Apps that could curb acquaintance rape on Campus

September 18, 2014

I poke around the web quite a bit, and usually when something piques my interest, I will share it. This is something I need to share.

We don’t like to think about it, crimes happening to people in college. Hell, personally I don’t like to think about crimes happening to anyone ever, but it happens. And acquaintance rape is all too familiar a subject for many.

Let’s say you’re buzzed at a party. You walk around and see some girl reluctantly doing shots in a room full of guys. You see a drunk 18-year old guy who is almost unconscious, being cornered by a guy and you’re not sure what’s going on. Do you go and ask? Or do you just mind your own business and go about the party, thinking someone else will step in? Most of us will likely hope someone else does the dirty work. That is the ‘bystander effect’.

As Jessica Roy writes on Fusion’s site:

“That atmosphere of uncertainty around strangers is part of what leads to one of the most pervasive forms of sexual assault on college campuses right now: Sexual assault and so-called “acquaintance rape.” At the Integrated Innovation Institute at Carnegie Mellon University in Pittsburgh, students are working on apps to help partygoers prevent such assaults.

During the past year, the increase in sexual assaults on college campuses has made headline news and caused a nationwide stir. In January, President Barack Obama established the White House Task Force to Protect Students from Sexual Assault. In April, the White House released a statement calling on schools to step up education, prevention, and response efforts to protect the one in five young women who will become a victim of sexual assault during her time in college.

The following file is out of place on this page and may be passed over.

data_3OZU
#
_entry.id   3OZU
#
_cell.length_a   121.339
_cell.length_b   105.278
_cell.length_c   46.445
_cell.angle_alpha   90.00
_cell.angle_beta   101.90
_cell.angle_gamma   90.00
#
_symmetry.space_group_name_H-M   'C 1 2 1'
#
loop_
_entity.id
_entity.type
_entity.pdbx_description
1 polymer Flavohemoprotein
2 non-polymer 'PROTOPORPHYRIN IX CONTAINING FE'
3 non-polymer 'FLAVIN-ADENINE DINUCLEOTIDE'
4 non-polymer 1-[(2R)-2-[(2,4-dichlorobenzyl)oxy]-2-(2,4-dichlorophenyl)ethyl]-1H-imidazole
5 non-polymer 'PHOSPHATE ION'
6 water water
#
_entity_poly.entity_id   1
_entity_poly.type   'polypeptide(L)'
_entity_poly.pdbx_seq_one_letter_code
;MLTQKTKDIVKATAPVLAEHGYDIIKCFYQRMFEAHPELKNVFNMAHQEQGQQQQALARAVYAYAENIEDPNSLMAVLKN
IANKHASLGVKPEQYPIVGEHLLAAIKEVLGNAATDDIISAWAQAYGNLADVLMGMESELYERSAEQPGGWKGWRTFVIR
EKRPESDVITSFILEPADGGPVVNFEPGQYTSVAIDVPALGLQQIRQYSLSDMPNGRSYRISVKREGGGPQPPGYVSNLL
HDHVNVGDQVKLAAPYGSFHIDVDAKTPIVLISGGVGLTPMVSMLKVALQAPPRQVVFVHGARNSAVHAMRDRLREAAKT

Students at the Integrated Innovation Institute have developed prototypes for two mobile apps that would leverage the power of bystanders and their ever-present smartphones to stop acquaintance rape and sexual assault before it can happen. One is called NightOwl, which lets people communicate anonymously with other people in the same location (like a party or a frat house, or even a restaurant, club, or military base) to call attention to potential problems (“does anyone know that guy in the blue shirt who’s cornering that girl over there?”). The other is called SPOT (A Problem), an app integrated with a wearable tech bracelet that instantly alerts the party host or fraternity risk manager that there’s a potential issue (“weird guy in a blue shirt cornering some girl in the front hall, you should check it out”).”

Personally speaking, it’s impressive that college students are recognizing that this abuse is a huge problem and are tackling it head on – and working towards creating a solution.

You can read the whole article here.


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